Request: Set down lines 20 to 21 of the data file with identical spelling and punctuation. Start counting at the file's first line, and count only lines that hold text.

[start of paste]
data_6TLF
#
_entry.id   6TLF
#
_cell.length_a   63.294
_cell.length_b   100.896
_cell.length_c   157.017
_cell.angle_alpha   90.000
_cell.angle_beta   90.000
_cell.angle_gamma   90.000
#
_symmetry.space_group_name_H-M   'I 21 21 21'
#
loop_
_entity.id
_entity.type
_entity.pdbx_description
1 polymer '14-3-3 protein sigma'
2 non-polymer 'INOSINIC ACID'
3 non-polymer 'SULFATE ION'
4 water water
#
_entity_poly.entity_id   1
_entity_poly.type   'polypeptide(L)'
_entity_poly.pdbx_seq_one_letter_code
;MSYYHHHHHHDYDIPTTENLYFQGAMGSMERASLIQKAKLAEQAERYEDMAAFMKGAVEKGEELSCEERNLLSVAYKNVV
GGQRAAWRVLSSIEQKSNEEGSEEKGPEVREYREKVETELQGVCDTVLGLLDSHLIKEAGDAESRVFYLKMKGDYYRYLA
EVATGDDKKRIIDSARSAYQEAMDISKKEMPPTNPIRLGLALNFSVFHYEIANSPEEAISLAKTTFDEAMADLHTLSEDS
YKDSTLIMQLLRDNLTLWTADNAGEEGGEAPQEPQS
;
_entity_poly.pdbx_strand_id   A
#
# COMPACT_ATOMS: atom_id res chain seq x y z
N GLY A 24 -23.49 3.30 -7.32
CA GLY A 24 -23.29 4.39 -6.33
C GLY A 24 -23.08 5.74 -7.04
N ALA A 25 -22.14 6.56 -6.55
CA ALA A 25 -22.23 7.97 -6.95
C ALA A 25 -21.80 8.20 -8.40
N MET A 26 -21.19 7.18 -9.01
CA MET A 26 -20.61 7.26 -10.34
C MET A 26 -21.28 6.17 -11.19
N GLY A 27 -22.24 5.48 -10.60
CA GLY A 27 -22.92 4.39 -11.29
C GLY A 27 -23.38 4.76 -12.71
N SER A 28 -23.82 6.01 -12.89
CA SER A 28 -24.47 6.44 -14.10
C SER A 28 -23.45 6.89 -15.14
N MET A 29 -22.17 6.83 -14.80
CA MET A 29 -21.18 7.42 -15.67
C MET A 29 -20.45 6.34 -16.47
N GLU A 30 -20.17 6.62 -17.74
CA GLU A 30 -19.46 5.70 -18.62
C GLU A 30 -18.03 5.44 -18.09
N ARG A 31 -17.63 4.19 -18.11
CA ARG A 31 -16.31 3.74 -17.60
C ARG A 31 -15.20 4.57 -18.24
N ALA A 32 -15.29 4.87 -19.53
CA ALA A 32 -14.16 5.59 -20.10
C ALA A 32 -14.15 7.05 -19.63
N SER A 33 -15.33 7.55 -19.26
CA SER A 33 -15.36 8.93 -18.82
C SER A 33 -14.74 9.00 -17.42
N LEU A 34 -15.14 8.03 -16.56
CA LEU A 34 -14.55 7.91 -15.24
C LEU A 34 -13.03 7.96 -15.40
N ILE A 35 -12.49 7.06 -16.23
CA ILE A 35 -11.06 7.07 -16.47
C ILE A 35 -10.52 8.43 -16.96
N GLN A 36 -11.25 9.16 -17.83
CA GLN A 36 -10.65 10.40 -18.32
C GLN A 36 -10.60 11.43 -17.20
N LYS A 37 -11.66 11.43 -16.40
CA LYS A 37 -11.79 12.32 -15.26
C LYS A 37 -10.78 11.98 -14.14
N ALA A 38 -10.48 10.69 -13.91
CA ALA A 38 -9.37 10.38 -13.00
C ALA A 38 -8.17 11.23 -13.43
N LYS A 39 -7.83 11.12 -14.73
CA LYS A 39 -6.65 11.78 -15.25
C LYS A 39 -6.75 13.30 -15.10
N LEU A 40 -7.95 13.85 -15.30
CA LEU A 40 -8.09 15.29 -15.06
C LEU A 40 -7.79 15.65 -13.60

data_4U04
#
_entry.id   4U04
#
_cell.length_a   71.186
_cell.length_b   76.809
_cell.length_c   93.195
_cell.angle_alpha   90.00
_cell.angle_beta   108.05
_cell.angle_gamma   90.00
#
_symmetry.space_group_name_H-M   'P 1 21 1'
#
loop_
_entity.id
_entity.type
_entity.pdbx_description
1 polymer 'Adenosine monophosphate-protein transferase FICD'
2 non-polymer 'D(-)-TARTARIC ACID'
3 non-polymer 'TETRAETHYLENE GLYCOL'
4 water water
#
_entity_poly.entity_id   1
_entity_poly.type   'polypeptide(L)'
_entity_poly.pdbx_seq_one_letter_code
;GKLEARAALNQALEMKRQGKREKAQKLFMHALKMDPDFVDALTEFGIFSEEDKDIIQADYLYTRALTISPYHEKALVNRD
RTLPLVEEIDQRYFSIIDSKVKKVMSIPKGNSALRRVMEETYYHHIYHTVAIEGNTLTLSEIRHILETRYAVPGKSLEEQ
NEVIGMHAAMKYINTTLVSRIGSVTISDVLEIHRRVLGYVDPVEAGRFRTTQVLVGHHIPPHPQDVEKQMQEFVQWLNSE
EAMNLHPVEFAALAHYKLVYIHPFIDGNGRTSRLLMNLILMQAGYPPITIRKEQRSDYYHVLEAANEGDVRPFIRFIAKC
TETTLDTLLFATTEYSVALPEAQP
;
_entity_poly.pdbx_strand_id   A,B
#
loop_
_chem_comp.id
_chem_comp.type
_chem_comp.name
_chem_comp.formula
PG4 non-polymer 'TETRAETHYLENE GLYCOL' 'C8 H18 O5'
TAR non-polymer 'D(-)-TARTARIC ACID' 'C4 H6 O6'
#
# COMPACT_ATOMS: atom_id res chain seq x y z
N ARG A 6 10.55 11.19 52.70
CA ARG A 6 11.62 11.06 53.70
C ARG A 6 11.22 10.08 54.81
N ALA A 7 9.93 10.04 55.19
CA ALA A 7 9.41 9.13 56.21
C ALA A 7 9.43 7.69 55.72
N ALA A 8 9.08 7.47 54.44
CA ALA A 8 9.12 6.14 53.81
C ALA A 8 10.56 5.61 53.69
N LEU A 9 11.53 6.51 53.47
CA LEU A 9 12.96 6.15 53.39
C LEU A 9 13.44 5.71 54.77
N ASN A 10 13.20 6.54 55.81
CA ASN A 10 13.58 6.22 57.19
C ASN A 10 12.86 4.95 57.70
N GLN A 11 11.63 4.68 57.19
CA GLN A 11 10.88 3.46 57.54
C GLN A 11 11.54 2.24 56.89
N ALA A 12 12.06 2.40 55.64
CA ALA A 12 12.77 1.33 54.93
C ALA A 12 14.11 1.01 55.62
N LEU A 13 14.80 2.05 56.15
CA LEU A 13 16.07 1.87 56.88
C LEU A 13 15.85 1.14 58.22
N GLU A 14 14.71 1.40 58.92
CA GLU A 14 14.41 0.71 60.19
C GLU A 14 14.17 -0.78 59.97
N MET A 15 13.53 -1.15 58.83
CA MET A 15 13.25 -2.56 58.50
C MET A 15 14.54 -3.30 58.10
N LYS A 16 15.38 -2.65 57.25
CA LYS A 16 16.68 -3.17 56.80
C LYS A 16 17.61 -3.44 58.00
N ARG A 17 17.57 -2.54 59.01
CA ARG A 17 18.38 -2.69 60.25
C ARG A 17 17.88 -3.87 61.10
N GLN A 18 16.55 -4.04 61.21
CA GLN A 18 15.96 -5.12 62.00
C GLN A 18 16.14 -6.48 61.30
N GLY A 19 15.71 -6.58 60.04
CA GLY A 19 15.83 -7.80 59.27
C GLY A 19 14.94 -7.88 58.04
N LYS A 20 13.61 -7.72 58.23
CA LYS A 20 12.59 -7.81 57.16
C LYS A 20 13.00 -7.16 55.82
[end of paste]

3 non-polymer 'SULFATE ION'
4 water water